The Burning Bowl and the Dead Bird
We had a burning bowl ceremony the last church service of 2013, writing things to be rid of in the New Year on slips of paper and burning them. Afterwards I told the minister, “I think I wrote the same thing last year.”
My paper said “Struggling with time.”
Starting my fifth year of retirement, I’m finding a rhythm. Despite wanting to sleep late every day at first, now I find I’m more productive waking to soft classical music at a reasonable 7:30 (I rose at 5 when I was working). It’s nice to putter around making coffee, writing morning pages or meditating, rather than racing to make up for time spent in bed.
But there never will be enough hours in the day, and I’m still frustrated by my lack of focus. In addition to all I’m already doing—poetry, writing, knitting, time with grandchildren, household projects—there are other pursuits I want to try.
Quilting has long attracted me, but sitting at a sewing machine seems too much like work. I considered hand quilting, which has more appeal. But one day I was trying to figure a way to repurpose a pair of guest towels given to me years ago, and realized I want to try hand appliqué! Found one book at the library but have only flipped through it.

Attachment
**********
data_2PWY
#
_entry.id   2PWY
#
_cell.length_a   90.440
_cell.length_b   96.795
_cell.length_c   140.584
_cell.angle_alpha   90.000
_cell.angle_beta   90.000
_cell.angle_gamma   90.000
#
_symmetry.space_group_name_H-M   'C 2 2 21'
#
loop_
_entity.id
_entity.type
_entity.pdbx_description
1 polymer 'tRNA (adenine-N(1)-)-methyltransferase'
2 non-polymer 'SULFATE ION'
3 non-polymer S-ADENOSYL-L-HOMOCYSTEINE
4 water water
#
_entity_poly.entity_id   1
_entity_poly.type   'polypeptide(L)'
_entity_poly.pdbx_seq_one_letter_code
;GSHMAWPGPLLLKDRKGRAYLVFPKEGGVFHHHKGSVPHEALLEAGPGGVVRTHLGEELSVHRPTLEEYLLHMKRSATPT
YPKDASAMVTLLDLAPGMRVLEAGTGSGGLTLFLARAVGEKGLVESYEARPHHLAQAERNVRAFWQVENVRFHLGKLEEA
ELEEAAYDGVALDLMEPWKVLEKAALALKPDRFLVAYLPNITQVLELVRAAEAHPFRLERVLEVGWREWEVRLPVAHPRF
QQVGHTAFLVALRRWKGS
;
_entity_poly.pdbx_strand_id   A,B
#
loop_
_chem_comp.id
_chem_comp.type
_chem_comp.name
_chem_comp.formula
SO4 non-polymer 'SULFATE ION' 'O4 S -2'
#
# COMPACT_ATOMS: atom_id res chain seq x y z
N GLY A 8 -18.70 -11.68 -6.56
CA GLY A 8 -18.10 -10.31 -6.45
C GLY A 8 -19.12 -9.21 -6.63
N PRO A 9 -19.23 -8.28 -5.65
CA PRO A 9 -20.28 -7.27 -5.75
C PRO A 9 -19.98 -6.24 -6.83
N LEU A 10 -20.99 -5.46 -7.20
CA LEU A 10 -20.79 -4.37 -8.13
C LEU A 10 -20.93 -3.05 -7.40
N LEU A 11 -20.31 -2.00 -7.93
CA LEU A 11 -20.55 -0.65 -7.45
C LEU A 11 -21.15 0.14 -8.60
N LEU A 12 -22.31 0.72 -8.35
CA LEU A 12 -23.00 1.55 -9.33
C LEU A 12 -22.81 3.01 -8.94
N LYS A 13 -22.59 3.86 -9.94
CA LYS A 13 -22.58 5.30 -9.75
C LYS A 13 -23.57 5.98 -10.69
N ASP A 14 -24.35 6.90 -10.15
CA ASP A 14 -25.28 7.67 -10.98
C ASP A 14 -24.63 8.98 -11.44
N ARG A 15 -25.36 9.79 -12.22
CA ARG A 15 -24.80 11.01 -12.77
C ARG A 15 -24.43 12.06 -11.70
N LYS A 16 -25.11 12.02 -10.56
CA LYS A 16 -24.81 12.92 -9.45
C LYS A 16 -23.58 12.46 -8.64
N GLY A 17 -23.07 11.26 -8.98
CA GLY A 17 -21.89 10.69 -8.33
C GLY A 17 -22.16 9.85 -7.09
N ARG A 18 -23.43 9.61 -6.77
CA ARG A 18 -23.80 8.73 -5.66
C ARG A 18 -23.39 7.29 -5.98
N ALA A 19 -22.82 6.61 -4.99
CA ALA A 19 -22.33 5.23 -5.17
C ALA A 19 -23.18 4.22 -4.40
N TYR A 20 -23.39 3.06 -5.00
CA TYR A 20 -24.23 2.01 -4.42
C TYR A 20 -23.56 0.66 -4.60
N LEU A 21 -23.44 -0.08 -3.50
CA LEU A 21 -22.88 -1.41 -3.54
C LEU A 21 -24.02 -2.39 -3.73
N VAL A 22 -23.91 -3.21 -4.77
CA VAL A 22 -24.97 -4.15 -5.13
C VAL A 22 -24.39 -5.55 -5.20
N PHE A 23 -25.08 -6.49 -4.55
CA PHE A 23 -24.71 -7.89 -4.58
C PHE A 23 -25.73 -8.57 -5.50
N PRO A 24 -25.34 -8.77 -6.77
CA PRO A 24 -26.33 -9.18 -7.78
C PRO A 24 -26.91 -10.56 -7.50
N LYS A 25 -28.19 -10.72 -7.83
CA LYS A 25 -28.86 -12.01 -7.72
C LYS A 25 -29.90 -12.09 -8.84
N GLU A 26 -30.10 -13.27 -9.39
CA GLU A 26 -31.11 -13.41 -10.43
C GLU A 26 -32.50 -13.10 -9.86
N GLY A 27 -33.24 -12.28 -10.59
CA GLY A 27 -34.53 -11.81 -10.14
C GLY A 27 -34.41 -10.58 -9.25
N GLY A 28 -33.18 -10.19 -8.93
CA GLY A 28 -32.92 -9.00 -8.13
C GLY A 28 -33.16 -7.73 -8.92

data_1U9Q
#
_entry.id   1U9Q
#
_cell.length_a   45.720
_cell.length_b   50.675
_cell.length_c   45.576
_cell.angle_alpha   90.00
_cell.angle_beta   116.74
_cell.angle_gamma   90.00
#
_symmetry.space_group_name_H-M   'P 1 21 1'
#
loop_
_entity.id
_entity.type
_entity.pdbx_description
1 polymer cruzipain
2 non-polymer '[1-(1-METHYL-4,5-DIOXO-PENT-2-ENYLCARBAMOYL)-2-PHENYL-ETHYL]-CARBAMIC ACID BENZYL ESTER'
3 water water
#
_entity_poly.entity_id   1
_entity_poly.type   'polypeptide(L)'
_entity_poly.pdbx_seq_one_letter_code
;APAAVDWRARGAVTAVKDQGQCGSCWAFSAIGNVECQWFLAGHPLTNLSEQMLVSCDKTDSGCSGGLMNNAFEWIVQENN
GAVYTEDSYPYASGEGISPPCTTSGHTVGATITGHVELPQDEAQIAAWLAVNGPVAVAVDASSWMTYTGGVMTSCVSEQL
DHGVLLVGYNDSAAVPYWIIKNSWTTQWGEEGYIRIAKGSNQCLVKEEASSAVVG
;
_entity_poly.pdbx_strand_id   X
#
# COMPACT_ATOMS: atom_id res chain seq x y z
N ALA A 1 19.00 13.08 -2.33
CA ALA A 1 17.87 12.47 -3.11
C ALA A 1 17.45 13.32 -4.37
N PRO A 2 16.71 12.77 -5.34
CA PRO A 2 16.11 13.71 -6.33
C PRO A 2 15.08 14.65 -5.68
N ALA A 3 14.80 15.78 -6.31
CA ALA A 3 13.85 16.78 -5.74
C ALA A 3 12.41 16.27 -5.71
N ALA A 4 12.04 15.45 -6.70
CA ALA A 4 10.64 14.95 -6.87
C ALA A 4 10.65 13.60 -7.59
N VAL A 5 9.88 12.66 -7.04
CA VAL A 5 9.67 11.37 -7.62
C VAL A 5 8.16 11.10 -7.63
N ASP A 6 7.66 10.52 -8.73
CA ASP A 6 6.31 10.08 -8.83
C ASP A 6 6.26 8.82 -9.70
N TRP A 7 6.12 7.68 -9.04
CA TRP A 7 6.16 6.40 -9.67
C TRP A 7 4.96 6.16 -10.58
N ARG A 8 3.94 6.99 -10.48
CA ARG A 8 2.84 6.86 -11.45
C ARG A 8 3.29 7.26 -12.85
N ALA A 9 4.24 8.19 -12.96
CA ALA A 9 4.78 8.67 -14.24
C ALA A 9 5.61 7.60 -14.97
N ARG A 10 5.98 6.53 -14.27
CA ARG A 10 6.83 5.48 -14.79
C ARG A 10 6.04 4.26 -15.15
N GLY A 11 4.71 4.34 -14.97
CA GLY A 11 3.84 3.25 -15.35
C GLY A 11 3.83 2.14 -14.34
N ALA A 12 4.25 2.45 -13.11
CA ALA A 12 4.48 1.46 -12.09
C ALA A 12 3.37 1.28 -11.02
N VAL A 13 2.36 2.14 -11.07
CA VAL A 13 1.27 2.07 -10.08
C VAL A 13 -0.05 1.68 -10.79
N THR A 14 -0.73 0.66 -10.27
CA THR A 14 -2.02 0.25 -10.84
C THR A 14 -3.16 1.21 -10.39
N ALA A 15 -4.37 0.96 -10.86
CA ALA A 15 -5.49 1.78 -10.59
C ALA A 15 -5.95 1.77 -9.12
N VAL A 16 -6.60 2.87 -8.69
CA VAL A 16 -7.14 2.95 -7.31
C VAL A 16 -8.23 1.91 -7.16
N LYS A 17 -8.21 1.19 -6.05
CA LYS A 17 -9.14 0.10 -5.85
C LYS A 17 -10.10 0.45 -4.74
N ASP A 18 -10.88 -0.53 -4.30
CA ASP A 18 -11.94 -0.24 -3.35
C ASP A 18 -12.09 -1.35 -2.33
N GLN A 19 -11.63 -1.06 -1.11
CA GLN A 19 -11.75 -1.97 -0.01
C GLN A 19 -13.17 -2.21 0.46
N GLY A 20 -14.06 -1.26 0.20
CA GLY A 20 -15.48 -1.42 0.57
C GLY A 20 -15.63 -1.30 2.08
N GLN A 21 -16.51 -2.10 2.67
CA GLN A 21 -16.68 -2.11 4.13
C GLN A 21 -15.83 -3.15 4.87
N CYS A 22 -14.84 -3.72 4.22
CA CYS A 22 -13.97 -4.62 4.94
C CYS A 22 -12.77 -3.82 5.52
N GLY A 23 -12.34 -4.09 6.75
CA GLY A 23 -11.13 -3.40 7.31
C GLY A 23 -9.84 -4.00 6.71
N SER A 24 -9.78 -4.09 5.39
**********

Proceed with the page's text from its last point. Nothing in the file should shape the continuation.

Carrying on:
One day on a walk I was puzzling through this dilemma of too many interests and too little time. Encountering a dead bird—or its parts, the head being separated from the body—
I thought about an artist who paints dead animals, tiny bird bones and the like. That reminded me of a blogger who highlights cutting-edge embroiderers, one of whom stitches birds.
All this came together in my mind, saying “Go back to the beginning. Go back to drawing. Just draw for a while, and don’t plan what to do after that.” I took many drawing classes toward my art degree. The teachers said “Draw every day.”
When I cleaned up my studio/office in last month I joked that someone in this house ought to take up art, because we have supplies: pencil, charcoal, pastel, oil pastel, markers, water-color pencils, paint, ink, and appropriate paper. My husband gave me a book, “The Yoga of Drawing,” that I’ve barely cracked. That would be a start, maybe with the dead bird.
So that is my “plan.” But: there are knitting and sewing projects pending; always newspapers, books and magazines to read; a Netflix movie growing mold; poems needing revision, and I should be submitting poems for publication. A stack of old family albums to scan and return to my niece. Book ideas. Recipes to try. Most important, grand-kid time.
An elderly friend once said, when I told her I was overwhelmed during a move, “Be thankful you have too much to do.” She is gone now.